The Joys of a Cellar

It was officially Mother’s Day and it was just the two of us, and originally, she had told me where she wanted to go for dinner.  Then she kind of wavered, because our one local son likes to give her a hard time about making steaks.   I mean we have gone so far as to discuss purchasing a sous vide system for the kitchen.  Now, you have to understand that we are both children of parents raised during the Great Depression and meat was cooked thoroughly back then, just in case a pair of shoes required to have new soles applied.  I am not sure if it was because of concerns about the reliability of refrigeration systems, but well done, seemed to be the order of the day.  I mean when I met my Bride, she only ate chicken and fish, and I am a carnivore.  I learned to eat more types of fish and she slowly learned to have an appreciation of red meat, especially medium-rare.  We did not need industrial cutting tools for dinner.

Instead of going out to a steak house, we were going to be the steak house.  She was making a dinner worthy of any of the steak houses that we have ever been to, and we have been to plenty.  A big tossed salad with all the veggies, just like I like it, and with a creamy garlic dressing.  We had potatoes and creamed spinach, two of the most popular sides offered at any of the great steak houses.  Now we have probably four to six tenderloins waiting to be carved into filets resting at the house, but she splurged and bought two of the largest filet-mignons that I have ever seen, I mean she could have done one, and we would have been sated after sharing.   She made both, and they could have competed or bested any of the filets that I have ever had out and about in all of our travels, not to mention that we had enough that she decided that the next day we would a garden salad topped with filet. 

Now you may ask what all of this has to do with “the joys of a cellar.”  I have been recently reading some articles by authors that I respect and there have been mentions of drinking older white wines and not necessarily from France.  I thought I would go down there and see what I could find that might be in a corner, and I was also concerned because I knew that we still had some splits down there.  One of the other benefits of having a cellar, is that there is always a backup bottle of something else, kind of like an insurance policy.  The first bottle that we tried was a split of MacRostie Chardonnay Carneros 2000.  We bought this bottle and never tried it, and that happens at times and I had to look up the winery.  MacRostie Winery and Vineyards appears to be more focused on the Sonoma region, and they do list a vineyard in Carneros that they use for Chardonnay and Pinot Noir, though the winery uses both estate grown and contractual fruit.  I am not sure how long they have been in existence though their first vintage was in 1987 and a Chardonnay from Carneros, but they are only on their third winemaker and they actually have 130 different small fermentations that they nurture along for blending and creating of their wines.  The winery uses whole cluster pressing, and a mix of new and old French Oak and about ten months of aging; I mention this, because this is from their current winemaking notes and here was an almost twenty year old bottle of Chardonnay where the cork came out whole and it had a lovely deep golden color and no trace of foxiness to the nose or signs of oxidation.  My Bride was a bit concerned, because the color was so deep, but when she tasted it, she was totally happy as it was just mellow and totally old world mellow.  Here was a wine that my logical side of my brain would have determined to just throw out, because it was a very old white wine and a split, which tends to age quicker, but the romantic side of my brain urged me to try it anyways.  I would say that we are both glad that we did.  The other wine was a twenty-year-old red, which would not have concerned me, but because it was a split, that give me a few minutes of worry.  The Swanson Vineyards and Winery Merlot Napa Valley 1999 required decanting, not because I was being fancy, but the cork totally crumbled and I had to push it into the bottle and then strain the wine through a funnel and a coffee filter.  The winery was founded in 1985 and the founders still live on the property.  They were also touted to grow Merlot, against the trend of Cabernet Sauvignon which was the powerhouse at that time and still today in the valley, and yes, they do Cabernet Sauvignon as well.  I cannot say for sure if the 1999 was pure Merlot, but the current Merlot wine has some Petit Verdot and Cabernet Sauvignon.  The current wines are aged for eighteen months in a mix of French and American Oak, both new and used.  In my mind’s eye as I was decanting the wine, I anticipated seeing perhaps a weathered red brick color, because one expects to see red wines lighten in color, as white wines darken.  Instead I was greeted with a deep color that looked like a young Merlot, the nose had softened, and so had the fruit and the tannins, into just another marvelous mellow wine that we both enjoyed.  My Bride was really surprised that it was a Merlot and that it had such a long life and was not showing signs of being too old.  A perfect dinner, some perfect wines to go with the perfect Bride on Mother’s Day, even if she had to cook.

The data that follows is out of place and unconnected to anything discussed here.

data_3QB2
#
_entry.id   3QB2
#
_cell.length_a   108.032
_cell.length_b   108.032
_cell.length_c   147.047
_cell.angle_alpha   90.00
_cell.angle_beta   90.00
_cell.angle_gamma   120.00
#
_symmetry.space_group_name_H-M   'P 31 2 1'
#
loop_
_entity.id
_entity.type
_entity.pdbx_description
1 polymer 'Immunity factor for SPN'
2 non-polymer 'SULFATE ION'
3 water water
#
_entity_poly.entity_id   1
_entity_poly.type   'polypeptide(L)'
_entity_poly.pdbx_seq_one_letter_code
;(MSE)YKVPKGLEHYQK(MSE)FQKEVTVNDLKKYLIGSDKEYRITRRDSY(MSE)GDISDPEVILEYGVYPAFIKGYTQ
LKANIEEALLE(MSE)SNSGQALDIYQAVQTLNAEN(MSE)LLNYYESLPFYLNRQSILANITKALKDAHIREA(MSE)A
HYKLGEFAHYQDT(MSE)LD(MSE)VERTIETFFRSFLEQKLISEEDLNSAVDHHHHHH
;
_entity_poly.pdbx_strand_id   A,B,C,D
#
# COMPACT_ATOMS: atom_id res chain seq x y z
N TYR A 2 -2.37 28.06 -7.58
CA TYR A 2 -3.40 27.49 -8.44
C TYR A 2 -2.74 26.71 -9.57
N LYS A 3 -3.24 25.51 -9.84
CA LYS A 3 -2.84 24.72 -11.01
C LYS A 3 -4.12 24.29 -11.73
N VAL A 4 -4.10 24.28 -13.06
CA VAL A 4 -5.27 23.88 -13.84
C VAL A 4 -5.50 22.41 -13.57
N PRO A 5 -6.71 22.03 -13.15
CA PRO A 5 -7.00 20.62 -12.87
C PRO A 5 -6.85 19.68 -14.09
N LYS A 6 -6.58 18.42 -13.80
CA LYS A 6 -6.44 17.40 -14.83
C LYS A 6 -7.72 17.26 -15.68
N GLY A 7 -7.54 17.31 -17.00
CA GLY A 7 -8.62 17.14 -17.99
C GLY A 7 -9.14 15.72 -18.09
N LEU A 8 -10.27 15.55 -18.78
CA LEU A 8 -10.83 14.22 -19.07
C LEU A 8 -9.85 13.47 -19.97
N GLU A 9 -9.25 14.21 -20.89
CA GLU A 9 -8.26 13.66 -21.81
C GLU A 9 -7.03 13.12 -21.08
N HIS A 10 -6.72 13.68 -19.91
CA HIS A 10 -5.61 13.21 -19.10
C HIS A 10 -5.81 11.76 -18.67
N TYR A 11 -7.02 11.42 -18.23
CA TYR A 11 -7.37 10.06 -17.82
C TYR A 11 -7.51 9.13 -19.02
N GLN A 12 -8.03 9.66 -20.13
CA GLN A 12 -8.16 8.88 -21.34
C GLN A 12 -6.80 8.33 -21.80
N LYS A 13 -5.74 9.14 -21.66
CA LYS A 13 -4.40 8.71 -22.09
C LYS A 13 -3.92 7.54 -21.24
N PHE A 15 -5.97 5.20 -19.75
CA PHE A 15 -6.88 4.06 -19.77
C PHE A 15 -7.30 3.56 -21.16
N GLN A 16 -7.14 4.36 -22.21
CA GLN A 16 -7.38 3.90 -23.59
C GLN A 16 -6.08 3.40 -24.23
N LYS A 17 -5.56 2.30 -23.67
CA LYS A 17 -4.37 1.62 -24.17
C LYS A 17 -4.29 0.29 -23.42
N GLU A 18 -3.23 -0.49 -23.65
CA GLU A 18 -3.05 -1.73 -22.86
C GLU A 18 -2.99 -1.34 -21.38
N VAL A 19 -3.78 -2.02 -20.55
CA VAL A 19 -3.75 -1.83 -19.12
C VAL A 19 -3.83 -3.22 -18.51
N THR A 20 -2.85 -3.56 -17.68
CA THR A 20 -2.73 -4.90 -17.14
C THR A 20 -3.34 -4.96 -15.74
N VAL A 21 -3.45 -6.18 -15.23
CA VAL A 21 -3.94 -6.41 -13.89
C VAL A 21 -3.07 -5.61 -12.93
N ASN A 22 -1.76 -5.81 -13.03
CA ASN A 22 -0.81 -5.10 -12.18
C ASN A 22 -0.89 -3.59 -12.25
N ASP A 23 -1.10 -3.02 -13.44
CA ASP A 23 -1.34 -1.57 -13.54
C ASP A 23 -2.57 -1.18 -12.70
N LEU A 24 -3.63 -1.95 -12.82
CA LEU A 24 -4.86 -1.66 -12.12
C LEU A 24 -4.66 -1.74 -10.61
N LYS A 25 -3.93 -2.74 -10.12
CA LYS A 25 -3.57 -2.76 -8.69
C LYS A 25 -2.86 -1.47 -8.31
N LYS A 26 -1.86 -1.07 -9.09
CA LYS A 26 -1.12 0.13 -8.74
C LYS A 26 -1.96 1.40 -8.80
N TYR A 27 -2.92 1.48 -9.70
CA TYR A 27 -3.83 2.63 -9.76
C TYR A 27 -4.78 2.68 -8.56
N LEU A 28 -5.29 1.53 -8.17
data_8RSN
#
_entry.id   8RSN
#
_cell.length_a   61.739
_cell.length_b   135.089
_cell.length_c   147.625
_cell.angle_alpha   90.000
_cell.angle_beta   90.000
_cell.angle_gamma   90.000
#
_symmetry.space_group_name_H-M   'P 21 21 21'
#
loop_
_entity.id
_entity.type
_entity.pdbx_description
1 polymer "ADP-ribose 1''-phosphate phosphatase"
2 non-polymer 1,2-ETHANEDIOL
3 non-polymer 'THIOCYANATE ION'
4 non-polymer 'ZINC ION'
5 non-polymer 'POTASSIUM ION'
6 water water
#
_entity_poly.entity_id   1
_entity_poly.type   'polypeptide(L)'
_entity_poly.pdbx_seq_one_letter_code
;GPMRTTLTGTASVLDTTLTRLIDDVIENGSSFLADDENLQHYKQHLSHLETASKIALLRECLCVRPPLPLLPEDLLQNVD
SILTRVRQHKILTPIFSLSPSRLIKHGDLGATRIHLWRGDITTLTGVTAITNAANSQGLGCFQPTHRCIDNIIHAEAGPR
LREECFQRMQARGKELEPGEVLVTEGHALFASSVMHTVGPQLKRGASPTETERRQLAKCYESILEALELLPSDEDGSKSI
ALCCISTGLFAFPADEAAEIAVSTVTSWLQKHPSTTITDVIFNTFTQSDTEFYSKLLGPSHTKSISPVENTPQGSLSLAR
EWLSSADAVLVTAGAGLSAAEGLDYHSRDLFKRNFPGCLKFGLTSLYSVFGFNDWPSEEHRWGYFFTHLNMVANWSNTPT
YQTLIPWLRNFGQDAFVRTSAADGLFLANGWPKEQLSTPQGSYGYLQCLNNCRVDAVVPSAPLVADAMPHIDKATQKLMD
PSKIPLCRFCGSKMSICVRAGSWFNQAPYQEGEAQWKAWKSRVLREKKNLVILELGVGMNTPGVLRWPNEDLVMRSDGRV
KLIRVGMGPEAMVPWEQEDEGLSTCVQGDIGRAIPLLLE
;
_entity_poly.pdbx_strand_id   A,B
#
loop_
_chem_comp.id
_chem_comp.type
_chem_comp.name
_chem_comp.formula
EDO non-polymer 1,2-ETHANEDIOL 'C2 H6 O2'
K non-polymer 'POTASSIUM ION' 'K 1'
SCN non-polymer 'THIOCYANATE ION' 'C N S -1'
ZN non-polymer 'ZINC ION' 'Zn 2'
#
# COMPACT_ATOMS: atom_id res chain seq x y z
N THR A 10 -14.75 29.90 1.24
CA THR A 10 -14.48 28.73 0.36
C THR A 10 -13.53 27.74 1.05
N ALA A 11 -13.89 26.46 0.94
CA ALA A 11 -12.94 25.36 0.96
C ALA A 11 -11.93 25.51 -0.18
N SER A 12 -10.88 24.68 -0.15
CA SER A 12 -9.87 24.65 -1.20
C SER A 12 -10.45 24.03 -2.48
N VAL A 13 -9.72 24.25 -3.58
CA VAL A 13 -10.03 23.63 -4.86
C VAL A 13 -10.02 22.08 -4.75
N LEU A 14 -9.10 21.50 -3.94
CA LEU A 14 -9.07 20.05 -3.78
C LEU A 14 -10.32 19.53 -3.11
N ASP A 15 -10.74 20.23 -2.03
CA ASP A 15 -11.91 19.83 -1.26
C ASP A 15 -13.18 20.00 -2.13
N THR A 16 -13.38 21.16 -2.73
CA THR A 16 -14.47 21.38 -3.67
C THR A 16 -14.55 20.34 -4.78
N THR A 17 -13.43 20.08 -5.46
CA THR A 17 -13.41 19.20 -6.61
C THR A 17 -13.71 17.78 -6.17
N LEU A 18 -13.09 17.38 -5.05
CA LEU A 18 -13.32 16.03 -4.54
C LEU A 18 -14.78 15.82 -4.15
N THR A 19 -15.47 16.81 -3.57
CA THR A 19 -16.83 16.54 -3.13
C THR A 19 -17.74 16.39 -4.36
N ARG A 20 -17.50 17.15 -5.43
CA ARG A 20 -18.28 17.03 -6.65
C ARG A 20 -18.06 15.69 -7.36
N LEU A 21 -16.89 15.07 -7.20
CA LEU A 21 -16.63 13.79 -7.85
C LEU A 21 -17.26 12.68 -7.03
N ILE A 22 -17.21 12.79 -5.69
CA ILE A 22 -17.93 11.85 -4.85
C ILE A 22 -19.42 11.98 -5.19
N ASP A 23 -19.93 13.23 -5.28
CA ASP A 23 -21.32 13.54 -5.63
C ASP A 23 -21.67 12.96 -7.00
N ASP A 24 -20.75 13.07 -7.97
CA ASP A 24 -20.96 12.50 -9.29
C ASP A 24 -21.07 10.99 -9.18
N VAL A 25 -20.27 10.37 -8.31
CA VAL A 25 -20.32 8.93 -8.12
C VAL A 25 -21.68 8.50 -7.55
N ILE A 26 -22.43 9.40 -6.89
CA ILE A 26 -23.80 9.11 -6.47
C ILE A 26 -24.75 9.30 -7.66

About thewineraconteur

A non-technical wine writer, who enjoys the moment with the wine, as much as the wine. Instagram/thewineraconteur Facebook/ The Wine Raconteur
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